Martin Guzi is an Assistant Professor at Masaryk University in Brno and researcher at Central European Labour Studies Institute (CELSI) in Bratislava. He holds MSc in Mathematics from Comenius University (Slovakia) and PhD in Economics from CERGE-EI (Czechia). He stayed at IZA as a Resident Research Affiliate in 2009/2013 and became an IZA Research Fellow in December 2015.

His main research interests are immigration and integration policy, income inequality and income adequacy (living wages), subjective well-being, and the careers of university graduates. He has contributed to a number of research and policy projects, both at the EU and the national level. As a principal investigator, he led “Residential Mobility, Social Capital and Trust: Evidence from a Natural Experiment” and “After the curtain: empirical studies of migration in transition economies” projects funded by the Czech Science Foundation.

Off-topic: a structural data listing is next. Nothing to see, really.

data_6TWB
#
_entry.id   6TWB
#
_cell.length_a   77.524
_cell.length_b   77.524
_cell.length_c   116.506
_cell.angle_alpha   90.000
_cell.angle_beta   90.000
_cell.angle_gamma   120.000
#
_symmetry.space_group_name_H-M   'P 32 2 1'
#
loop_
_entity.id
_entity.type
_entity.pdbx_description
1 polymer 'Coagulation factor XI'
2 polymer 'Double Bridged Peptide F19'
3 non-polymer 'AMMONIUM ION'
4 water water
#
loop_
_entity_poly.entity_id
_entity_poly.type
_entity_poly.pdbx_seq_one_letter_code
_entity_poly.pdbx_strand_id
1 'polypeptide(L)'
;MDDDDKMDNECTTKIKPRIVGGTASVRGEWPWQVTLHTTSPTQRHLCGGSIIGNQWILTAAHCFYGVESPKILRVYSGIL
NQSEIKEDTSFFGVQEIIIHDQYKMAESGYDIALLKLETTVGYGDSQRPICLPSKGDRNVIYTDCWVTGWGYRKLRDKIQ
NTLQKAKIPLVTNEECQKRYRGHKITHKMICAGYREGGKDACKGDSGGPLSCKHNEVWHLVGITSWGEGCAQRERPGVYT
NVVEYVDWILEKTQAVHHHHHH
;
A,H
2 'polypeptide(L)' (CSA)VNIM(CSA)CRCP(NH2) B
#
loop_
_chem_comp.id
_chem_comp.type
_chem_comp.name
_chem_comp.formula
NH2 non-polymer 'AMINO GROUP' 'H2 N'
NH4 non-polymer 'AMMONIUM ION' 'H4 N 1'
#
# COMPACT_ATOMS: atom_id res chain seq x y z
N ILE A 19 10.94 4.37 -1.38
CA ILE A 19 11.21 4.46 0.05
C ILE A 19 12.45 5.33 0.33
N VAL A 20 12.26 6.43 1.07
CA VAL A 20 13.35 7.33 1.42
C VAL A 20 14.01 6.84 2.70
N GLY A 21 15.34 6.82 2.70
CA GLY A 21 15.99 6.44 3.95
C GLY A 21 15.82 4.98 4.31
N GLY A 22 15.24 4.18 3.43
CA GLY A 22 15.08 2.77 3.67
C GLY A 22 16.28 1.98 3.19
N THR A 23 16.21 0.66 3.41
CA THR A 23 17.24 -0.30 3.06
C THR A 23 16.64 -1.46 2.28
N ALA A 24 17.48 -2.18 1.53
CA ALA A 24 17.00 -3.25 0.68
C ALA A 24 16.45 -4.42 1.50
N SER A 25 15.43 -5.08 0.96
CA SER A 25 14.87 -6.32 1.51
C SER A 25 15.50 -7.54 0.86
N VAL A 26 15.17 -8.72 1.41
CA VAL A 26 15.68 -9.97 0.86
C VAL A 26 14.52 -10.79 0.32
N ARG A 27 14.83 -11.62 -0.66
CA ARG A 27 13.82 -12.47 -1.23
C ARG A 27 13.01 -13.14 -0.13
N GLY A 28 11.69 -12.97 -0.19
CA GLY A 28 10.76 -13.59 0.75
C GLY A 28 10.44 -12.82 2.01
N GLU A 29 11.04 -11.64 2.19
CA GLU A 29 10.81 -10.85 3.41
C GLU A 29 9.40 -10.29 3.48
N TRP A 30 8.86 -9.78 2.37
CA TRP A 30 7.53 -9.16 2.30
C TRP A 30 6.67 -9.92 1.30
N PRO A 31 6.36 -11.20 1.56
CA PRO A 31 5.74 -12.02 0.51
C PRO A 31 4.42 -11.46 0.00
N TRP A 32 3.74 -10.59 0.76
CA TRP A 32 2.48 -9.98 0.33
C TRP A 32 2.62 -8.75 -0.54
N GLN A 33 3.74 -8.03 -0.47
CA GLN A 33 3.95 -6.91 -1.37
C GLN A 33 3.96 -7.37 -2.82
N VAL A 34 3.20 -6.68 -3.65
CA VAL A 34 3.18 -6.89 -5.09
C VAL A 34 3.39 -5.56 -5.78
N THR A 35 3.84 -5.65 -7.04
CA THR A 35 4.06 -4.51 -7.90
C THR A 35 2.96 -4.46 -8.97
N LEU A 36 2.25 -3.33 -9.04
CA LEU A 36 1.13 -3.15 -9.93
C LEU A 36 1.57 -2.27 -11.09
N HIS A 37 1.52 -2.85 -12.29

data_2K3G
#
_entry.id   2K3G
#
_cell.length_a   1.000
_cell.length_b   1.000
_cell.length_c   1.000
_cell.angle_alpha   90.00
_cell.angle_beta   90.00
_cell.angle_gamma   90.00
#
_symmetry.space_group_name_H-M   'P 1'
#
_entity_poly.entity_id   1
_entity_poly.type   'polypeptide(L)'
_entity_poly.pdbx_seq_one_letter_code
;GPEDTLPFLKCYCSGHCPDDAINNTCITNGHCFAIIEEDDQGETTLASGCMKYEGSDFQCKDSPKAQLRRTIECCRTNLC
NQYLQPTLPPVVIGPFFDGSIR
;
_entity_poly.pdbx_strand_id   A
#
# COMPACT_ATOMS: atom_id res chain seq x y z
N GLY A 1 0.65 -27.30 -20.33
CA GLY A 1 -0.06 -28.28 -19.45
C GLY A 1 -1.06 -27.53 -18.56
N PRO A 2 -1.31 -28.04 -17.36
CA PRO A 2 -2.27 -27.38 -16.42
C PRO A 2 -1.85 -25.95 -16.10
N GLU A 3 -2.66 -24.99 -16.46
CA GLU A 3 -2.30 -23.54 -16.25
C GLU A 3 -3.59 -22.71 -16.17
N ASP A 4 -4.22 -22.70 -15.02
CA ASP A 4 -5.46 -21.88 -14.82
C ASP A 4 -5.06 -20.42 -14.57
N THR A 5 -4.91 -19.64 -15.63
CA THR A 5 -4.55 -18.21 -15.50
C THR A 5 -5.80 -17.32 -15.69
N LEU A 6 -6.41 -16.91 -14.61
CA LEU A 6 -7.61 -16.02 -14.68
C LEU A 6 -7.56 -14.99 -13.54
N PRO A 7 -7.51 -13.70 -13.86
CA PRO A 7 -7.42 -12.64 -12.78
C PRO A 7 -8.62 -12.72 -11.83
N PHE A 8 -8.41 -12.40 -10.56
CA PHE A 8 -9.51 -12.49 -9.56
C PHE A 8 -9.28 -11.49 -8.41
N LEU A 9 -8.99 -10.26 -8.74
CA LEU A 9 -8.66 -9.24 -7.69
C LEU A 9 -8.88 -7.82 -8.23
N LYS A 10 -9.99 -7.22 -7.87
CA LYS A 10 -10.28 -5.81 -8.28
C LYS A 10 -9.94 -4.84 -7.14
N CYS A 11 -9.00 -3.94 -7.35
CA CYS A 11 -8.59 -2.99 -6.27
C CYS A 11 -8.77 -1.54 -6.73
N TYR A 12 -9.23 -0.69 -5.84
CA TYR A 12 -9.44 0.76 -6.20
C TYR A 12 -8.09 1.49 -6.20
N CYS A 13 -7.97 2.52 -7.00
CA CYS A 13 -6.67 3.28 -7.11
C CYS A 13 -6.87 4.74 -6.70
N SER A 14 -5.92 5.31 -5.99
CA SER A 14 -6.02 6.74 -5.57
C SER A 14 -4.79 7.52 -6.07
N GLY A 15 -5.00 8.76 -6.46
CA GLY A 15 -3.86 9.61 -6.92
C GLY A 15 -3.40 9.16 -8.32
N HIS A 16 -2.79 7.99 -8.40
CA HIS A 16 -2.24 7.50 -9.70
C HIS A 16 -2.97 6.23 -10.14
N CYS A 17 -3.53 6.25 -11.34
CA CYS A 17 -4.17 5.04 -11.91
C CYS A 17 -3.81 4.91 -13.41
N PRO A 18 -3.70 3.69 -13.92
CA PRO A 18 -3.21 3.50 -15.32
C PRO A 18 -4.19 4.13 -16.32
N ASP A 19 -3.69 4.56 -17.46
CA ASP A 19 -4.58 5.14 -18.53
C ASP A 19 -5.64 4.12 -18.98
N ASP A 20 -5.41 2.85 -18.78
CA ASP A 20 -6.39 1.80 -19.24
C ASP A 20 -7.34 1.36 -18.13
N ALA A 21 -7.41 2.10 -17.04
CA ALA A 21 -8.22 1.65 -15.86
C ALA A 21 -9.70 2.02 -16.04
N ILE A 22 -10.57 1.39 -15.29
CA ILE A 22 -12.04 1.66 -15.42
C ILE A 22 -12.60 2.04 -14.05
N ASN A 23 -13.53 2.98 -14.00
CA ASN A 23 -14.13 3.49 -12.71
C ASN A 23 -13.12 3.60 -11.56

At present, he participates in the WageIndicator project on Living Wages; BARWAGE – The importance of collective bargaining for wage setting in the European Union; and National Institute for Research on the Socioeconomic Impact of Diseases and Systemic Risks (SYRI) projects”.

Martin Guzi co-organizes Young Economists' Meeting and Research Seminar series at Masaryk University in Brno.


IZA Publications

IZA Discussion Paper No. 14041
published in: Georg Fischer and Robert Strauss (eds.), Europe's Income, Wealth, Consumption, and Inequality, Oxford: OUP, 2021 [Online]
IZA Discussion Paper No. 12961
Pablo de Pedraza, Martin Guzi, Kea Tijdens
published in: International Journal of Manpower, 2020, 42 (3), 341-355 [Online]
IZA Discussion Paper No. 12536
Martin Guzi, Peter Huber, Stepan Mikula
published in: Journal of Urban Economics, 2021, 126, 12536 [Online]
IZA Discussion Paper No. 11369
published in: Economics of Transition and Institutional Change, First published: 09 June 2021 [Online]
IZA Discussion Paper No. 10443
published in: International Journal of Manpower, 2017, 38 (7), 996-1015 [Online]
IZA Discussion Paper No. 9726
published in: Journal of Population Economics, 2017, 30 (1), 265-306 [Online]
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